Books
Rekha was not involved in the writing of the book.

The first thing you have to know about this book is that Rekha, whose story it attempts to tell, was not involved in its writing. Yasser Usman, the author, says right at the beginning in his “Note” that despite his many attempts to meet Rekha and fix up an interview, the actor refused to take his calls.

So what we read is what Yasser Usman has pieced together from interviews that Rekha has given to magazines and tabloids earlier, and information given by sources from the film industry, critics and people known to her. The tale he tells, therefore, cannot be taken as the absolute truth as the validation for it hasn’t come from Rekha.

However, once that very necessary disclaimer is put in place, the book makes for an engaging read. The story begins with Mukesh, Rekha’s first husband, who committed suicide. It was a traumatic period in Rekha’s life and one that many in the industry took as an opportunity for some tarring and feathering.

Sample this statement that Anupam Kher, Rekha’s co-star in several films at that time, made about the suicide to “Stardust” magazine in November 1990: “She’s become the national vamp. Professionally and personally, I think it’s curtains for her. I mean I don’t know how will I react to her if I come face to face with her.”

Subhash Ghai claimed in an interview given to the same magazine: “No conscientious director will work with her ever again. How will the audience accept her as Bharat ki nari or insa ki devi?”

The book reveals that Mukesh suffered from depression and suicidal tendencies even before he married Rekha, thanks to a failed relationship. The narrative, from this low ebb in Rekha’s career, moves to her traumatic past – when she was Bhanurekha - and her entry into films as a teenager pushed to earn for her family.

Rekha’s journey is testament to the double standards, misogyny and exploitation that is characteristic of the film industry. In her first Hindi film, “Anjana Safar”, Rekha, who was not yet fifteen, was tricked into performing a liplock with the hero, Biswajeet. The director, Raja Nawathe, and the producer, Kuljeet Pal, connived with Biswajeet to take Rekha by surprise and kiss her on the lips when the camera started rolling.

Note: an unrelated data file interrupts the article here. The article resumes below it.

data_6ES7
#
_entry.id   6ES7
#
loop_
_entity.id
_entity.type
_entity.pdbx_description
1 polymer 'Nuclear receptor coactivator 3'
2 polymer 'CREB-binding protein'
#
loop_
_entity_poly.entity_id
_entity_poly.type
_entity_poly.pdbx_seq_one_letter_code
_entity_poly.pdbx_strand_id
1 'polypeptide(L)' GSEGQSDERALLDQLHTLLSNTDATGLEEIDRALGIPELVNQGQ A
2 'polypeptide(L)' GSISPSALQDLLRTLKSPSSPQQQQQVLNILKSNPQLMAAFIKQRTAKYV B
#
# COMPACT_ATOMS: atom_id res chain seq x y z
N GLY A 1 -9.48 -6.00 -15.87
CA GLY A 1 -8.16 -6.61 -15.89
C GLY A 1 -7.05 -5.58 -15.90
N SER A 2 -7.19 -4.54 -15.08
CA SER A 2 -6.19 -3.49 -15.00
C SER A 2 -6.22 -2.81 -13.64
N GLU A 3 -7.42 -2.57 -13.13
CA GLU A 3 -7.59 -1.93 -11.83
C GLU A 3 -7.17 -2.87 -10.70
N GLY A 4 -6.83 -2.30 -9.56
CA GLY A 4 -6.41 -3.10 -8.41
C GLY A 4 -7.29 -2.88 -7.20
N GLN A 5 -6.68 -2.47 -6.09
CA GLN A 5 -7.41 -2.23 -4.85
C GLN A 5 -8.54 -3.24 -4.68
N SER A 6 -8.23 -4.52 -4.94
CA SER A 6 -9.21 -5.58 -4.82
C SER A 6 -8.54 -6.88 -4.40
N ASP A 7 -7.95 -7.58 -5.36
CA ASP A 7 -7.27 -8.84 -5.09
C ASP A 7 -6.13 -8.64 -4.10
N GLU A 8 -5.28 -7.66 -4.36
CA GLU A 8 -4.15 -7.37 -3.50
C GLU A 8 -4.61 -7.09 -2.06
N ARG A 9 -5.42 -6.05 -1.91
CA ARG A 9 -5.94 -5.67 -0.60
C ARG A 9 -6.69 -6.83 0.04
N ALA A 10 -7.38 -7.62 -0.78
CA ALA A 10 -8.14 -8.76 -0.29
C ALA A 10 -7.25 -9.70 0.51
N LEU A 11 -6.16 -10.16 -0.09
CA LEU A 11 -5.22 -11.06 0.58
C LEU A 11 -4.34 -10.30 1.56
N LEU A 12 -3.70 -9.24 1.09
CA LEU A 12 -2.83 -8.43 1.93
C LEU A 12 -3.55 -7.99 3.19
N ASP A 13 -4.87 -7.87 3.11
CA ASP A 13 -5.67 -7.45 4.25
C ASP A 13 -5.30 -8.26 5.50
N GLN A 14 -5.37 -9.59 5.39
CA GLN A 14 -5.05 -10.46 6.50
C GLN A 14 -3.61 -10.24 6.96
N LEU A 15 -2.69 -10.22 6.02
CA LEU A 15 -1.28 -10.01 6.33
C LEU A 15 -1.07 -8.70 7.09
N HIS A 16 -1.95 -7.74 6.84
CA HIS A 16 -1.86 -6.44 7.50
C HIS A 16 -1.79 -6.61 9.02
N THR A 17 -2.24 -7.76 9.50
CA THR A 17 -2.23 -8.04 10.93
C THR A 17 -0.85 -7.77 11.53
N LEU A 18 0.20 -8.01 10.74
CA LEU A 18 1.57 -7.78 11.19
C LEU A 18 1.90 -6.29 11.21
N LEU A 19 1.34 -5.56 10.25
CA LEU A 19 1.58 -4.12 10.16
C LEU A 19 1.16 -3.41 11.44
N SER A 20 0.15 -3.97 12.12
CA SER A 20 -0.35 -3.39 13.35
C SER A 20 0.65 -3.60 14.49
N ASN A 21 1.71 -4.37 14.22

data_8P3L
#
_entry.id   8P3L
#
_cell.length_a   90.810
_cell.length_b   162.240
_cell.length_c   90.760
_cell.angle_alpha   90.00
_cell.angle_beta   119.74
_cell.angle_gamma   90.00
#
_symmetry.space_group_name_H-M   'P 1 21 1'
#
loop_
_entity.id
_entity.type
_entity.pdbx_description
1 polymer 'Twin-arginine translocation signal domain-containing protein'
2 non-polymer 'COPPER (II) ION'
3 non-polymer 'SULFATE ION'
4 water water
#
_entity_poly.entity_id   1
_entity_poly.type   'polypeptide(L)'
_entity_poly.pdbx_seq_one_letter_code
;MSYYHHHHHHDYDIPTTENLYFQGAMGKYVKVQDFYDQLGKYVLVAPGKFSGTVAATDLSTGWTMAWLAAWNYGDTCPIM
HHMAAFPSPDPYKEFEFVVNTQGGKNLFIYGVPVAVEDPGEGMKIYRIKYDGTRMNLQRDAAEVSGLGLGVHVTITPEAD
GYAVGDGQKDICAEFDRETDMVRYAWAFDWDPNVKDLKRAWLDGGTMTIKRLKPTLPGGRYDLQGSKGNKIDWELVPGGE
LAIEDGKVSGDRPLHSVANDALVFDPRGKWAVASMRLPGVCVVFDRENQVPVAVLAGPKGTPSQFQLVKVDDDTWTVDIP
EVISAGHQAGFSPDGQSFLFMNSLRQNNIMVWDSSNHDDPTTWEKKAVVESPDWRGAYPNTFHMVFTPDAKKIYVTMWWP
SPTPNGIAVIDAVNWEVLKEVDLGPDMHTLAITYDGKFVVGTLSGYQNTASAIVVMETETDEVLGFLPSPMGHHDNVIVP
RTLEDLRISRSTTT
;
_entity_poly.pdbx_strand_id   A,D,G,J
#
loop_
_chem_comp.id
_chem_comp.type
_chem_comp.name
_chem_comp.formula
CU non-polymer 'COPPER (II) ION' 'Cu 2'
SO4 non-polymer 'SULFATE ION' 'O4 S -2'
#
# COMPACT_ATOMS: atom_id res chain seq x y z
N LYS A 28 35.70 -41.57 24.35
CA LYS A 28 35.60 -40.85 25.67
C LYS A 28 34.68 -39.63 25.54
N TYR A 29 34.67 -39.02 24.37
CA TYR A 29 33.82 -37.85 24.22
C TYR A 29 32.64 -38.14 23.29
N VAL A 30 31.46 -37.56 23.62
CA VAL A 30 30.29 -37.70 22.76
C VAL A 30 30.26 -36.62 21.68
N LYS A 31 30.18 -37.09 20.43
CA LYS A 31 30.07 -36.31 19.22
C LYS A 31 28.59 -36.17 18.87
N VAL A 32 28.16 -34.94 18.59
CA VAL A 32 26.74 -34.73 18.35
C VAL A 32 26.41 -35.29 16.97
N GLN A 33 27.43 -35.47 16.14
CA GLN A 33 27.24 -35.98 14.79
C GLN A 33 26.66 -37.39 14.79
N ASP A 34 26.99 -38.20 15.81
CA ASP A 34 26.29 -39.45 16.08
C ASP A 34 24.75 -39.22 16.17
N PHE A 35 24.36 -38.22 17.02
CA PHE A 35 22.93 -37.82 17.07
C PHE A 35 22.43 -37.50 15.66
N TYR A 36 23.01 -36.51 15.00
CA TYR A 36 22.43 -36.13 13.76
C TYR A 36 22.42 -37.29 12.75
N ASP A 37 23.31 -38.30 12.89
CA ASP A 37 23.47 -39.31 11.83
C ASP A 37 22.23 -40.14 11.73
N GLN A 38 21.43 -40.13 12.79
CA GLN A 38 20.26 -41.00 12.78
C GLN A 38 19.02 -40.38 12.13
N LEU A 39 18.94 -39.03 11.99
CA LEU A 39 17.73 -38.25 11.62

This was molestation, plain and simple, but it created much needed publicity for the film and launched Rekha in Bollywood as the girl who’d go to any lengths on screen. It’s an image that Rekha grew to own and celebrate, even if she changed her version about her consent for the kiss, time and again.

Expectedly, a good portion of the book is devoted to the Amitabh Bachchan-Jaya Bhadhuri-Rekha love triangle that continues to incite gossip. However, there have been reams written about this over the years and considering none of the three people involved has given their inputs to the author, much of it is a quick refresher course than new information.

While the book starts out trying to project Rekha as a misunderstood, lonely and wronged woman, the absence of Rekha’s perspective on her journey, turns it into an extended gossip column.  There’s more about her dalliances, affairs, tantrums and her androgynous secretary, Farzana, than a serious critique of her vast filmography.

To be fair, the book is on Rekha and not her films and Yasser Usman has adopted a respectful tone throughout the narrative. However, one wonders if it was necessary to draw parallels between the many “other woman” roles that Rekha played on screen to her real life episodes. After all, how often do we dredge up the personal life of a male actor to see if it justifies the roles that he plays or if there are parallels that can be drawn between the two?

“Rekha: The Untold Story” is fast-paced and lucidly written with plenty of spice, making it a perfect airplane read. It also comes across as an honest attempt to look into the life of one of the most enigmatic stars of our times though it’s not without its limitations.

A note to the editor: on page 118, the text says that Hrishikesh Mukherjee called Rekha “Chinnapunnu” which means youngest daughter in Tamil. It does not – it means “small wound”. It’s “ponnu” (girl) and not “punnu”!

Rekha: The Untold Story

By Yasser Usman, published by Juggernaut

Price: Rs 499